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07 August 2014

Entrepeneur is a French word but ...

Last week my wife and I were in France - Rocamadour to be precise. It's a stunningly spectacular place, a mediaeval town perched half way up the side of a limestone cliff.



The thing is, though, the French can be incredibly charming and helpful, but also quite the opposite.

Although Entrepeneur is a French word, the French appear to have a shaky relationship with the concept of customer service. How do their businesses make money? I should explain that our observation of their strange business practice was confined to catering (in three instances in restaurants and cafes, and one instance on an SNCF inter-city train.)

At noon one very hot day in Rocamadour we had only a limited time for lunch, being due to join a coach trip. All we wanted was a glass of wine and a Crepe. There were several establishments prominently displaying menu boards outside, most of which included CREPES. The first one we entered advertised an air-conditioned dining room, so considering the excessive temperature outside, we were happy to dive inside. The patron wished us "Bonjour" and watched us go into the dining room. The dining room was empty. We sat there admiring the view of the gorge outside for five or ten minutes during which time we were totally ignored. The guy who had greeted us just sat behind the bar in the adjacent room. So we walked out as the man behind the bar bade us "Au Revoir"! Opportunity to take our Euros completely missed.

We then walked to another restaurant that was three quarters empty. It was now about 12.15 pm. We sat down at one of the many empty tables and a waiter took our order for a carafe of rose wine. The wine was delivered to our table promptly. At the same time a waitress arrived to take our food order. We ordered two Grand Marnier Crepes, at which point the lady explained that between Noon and 3 pm we could only order a full meal, whereupon the waiter whisked away our carafe of wine and two glasses as quickly as it had been delivered. Opportunity to take our Euros completely missed in favour of some self-imposed rule that it would be better business sense to send us on our way.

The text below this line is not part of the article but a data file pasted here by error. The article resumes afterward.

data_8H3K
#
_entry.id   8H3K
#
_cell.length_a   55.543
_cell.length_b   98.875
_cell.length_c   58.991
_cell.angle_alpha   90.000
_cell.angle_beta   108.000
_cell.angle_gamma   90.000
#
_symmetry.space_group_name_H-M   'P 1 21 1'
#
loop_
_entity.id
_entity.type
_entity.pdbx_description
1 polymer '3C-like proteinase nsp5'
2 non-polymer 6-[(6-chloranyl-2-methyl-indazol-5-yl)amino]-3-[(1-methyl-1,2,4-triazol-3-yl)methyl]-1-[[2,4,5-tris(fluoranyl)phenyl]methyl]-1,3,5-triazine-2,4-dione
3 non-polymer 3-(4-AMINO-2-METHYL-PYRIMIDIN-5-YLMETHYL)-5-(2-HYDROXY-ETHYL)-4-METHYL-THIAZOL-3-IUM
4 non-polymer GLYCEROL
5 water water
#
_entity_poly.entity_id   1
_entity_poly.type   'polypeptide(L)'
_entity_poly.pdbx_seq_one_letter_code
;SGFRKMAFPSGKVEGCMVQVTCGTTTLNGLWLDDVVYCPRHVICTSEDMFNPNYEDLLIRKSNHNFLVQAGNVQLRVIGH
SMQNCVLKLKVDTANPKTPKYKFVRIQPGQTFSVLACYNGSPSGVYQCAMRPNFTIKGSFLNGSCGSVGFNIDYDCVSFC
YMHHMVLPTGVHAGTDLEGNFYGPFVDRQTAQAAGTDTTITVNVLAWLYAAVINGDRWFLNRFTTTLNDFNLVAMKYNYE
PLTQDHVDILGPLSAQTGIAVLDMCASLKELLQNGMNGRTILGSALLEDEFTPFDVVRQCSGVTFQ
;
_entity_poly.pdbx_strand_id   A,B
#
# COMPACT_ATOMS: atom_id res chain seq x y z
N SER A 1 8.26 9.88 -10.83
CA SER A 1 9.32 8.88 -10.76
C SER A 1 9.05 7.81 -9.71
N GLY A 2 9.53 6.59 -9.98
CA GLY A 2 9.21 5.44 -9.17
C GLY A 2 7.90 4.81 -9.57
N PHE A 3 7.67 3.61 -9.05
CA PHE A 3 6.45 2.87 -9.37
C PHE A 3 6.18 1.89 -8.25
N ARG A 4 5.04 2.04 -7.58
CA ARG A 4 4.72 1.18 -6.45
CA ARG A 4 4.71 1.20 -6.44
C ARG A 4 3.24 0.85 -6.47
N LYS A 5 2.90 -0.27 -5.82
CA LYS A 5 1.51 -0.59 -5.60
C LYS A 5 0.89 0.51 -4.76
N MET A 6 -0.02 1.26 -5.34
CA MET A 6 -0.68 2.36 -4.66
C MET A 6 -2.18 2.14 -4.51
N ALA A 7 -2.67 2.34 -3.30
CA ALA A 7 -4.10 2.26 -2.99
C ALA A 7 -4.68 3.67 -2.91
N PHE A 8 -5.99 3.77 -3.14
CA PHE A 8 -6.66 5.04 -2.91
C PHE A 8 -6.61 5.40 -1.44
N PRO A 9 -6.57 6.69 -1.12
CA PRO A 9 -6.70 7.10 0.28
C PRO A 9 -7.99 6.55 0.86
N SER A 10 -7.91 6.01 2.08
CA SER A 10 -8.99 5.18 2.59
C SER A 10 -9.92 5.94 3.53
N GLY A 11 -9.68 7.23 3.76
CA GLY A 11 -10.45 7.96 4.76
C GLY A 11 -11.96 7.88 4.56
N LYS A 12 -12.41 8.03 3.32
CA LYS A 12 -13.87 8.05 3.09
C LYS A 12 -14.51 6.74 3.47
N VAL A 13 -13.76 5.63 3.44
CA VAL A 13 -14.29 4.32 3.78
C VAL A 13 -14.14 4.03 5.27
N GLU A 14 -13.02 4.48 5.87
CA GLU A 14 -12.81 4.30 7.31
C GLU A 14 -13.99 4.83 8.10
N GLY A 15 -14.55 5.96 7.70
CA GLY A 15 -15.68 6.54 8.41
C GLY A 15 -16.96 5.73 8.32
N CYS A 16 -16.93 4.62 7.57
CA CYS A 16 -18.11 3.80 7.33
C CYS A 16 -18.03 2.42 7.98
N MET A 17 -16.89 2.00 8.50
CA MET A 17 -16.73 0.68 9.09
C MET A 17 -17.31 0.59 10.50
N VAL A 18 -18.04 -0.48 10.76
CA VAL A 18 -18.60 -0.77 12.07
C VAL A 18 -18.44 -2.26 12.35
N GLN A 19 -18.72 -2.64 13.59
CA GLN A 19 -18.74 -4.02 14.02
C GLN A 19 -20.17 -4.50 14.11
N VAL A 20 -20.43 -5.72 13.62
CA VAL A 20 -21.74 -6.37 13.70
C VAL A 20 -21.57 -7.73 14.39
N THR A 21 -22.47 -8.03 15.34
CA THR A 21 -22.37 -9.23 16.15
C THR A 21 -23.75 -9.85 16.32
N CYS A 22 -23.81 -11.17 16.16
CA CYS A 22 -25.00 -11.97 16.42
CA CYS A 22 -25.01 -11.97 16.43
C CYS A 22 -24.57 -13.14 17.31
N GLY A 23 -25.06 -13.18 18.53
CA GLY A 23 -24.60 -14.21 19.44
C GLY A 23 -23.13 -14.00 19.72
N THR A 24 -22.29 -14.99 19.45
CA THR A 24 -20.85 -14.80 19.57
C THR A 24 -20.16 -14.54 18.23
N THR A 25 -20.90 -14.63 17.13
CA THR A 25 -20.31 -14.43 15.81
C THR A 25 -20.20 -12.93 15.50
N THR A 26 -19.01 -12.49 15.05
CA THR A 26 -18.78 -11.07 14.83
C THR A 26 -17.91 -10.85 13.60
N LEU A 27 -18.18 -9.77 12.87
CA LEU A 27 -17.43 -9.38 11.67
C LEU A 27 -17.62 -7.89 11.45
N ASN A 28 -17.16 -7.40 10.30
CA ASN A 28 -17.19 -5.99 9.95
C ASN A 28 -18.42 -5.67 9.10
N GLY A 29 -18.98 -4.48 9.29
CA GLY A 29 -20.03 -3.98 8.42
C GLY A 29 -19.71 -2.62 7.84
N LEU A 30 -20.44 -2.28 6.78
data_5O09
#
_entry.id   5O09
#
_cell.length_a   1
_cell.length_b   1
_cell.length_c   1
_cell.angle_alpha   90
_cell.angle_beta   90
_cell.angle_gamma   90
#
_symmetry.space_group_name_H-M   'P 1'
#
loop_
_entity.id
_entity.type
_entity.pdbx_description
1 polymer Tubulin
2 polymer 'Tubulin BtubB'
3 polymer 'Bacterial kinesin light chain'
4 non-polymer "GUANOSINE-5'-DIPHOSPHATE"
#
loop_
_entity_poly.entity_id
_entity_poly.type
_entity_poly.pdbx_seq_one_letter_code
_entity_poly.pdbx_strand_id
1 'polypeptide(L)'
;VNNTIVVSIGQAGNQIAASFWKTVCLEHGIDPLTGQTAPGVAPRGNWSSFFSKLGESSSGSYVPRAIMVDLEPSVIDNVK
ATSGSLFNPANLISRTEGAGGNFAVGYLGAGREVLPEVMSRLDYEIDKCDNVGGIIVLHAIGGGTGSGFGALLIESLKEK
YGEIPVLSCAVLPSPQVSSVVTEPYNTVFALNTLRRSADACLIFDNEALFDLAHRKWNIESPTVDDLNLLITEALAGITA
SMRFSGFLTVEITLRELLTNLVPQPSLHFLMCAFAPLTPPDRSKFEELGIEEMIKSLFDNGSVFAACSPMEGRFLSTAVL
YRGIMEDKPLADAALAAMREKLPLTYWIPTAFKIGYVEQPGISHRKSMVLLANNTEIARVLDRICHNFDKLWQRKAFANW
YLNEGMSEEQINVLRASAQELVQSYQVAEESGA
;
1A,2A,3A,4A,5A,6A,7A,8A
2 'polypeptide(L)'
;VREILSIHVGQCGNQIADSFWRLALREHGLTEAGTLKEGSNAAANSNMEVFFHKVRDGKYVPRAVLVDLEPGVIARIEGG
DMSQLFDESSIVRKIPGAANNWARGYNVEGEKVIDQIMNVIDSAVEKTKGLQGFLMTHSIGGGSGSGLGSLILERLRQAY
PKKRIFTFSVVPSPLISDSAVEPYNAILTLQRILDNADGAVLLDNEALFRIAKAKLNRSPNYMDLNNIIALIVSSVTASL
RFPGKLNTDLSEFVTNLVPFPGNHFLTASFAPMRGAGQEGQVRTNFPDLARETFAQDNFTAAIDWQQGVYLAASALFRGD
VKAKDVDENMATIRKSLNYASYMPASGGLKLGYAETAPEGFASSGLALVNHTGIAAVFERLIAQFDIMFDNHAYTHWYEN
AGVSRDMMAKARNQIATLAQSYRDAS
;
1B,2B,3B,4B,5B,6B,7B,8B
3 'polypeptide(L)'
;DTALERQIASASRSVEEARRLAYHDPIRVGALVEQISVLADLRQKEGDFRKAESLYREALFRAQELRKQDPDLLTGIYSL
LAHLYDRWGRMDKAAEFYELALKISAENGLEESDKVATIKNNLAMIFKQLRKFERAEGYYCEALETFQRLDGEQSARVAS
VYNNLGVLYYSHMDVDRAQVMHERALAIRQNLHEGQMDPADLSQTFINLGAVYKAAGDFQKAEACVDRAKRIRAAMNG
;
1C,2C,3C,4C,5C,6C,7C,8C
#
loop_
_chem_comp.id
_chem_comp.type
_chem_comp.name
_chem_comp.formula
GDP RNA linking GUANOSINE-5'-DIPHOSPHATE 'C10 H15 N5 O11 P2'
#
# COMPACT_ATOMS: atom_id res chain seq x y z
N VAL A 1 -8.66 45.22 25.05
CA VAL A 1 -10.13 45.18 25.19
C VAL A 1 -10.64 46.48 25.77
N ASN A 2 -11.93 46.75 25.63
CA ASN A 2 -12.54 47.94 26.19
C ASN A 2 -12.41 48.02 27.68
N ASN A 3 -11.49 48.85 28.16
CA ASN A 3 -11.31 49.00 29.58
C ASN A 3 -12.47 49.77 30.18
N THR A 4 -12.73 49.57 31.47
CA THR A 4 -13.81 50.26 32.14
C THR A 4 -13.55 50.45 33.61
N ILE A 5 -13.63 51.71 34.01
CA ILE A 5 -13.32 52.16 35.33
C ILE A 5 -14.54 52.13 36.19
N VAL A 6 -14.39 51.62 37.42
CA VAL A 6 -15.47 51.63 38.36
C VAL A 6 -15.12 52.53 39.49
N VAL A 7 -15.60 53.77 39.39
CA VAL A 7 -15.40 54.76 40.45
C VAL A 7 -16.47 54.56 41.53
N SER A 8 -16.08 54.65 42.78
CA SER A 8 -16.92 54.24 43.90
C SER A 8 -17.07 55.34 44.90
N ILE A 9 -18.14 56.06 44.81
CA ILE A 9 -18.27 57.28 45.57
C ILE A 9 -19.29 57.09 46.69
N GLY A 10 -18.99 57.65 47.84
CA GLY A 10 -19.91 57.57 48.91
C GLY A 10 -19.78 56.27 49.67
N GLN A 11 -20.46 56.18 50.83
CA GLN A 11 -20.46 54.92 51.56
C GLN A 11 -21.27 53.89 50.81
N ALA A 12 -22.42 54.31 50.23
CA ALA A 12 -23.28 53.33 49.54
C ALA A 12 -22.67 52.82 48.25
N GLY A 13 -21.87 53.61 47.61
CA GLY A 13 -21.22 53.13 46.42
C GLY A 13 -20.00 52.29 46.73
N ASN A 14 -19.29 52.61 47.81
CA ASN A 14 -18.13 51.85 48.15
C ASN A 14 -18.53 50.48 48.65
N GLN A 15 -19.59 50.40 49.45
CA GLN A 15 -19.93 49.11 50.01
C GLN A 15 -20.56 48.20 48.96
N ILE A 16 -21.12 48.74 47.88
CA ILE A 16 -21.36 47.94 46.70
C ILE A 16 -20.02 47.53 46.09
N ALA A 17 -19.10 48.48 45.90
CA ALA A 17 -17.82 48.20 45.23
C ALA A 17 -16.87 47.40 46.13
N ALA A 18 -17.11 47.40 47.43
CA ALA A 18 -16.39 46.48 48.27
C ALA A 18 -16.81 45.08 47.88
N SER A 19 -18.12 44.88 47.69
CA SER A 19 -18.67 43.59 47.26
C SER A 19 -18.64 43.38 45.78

By now, time was getting short and in desperation we tried a food outlet that was selling snacks from a window. Their menu included CREPES, so we asked for two Grand Marnier Crepes. The answer was "Non". They were not cooking crepes at this time of day. Opportunity to take our Euros completely missed.

My temper was now reaching the same temperature as the midday sun, and we retreated back to our hotel for a drink of water and a cereal bar.

I mentioned this to our Tour Manager, and he remarked that whilst most of western Europe was moving towards customer-oriented service, the French appeared to marching in the opposite direction. Well, good luck with that, my Gallic friends!

My final experience of this inflexible attitude was on the train from Brive-la-Gaillarde back to Paris, when I went in search of the buffet car. I walked the full length of the train and missed it, mainly because there wasn't a buffet car as such - just a man standing in a doorway at the end of one of the carriages. Behind him on a shelf was a small coffee machine, and on the floor were some cardboard boxes of snacks. I asked him for two coffees. He handed me two stirring sticks and some packets of sugar to place in my pocket, then poured the coffee into two small polystyrene cups and placed lids on them. I had a long way to go back to our seats in a crowded train, including some bodies scattered over the floor. I spied a pile of small paper carrier bags on a shelf and asked this worthy SNCF employee for a bag. He said emphatically "Non!" I broke into my magnificent French and cried "Pourquoi?!" He then proceeded to explain (with an agreeable smile on his face it has to be said) that the bags were for food and I hadn't bought any food; moreover I had only two small cups to carry and they had lids on, so there would be no spillage! (There was).

Only in France!!


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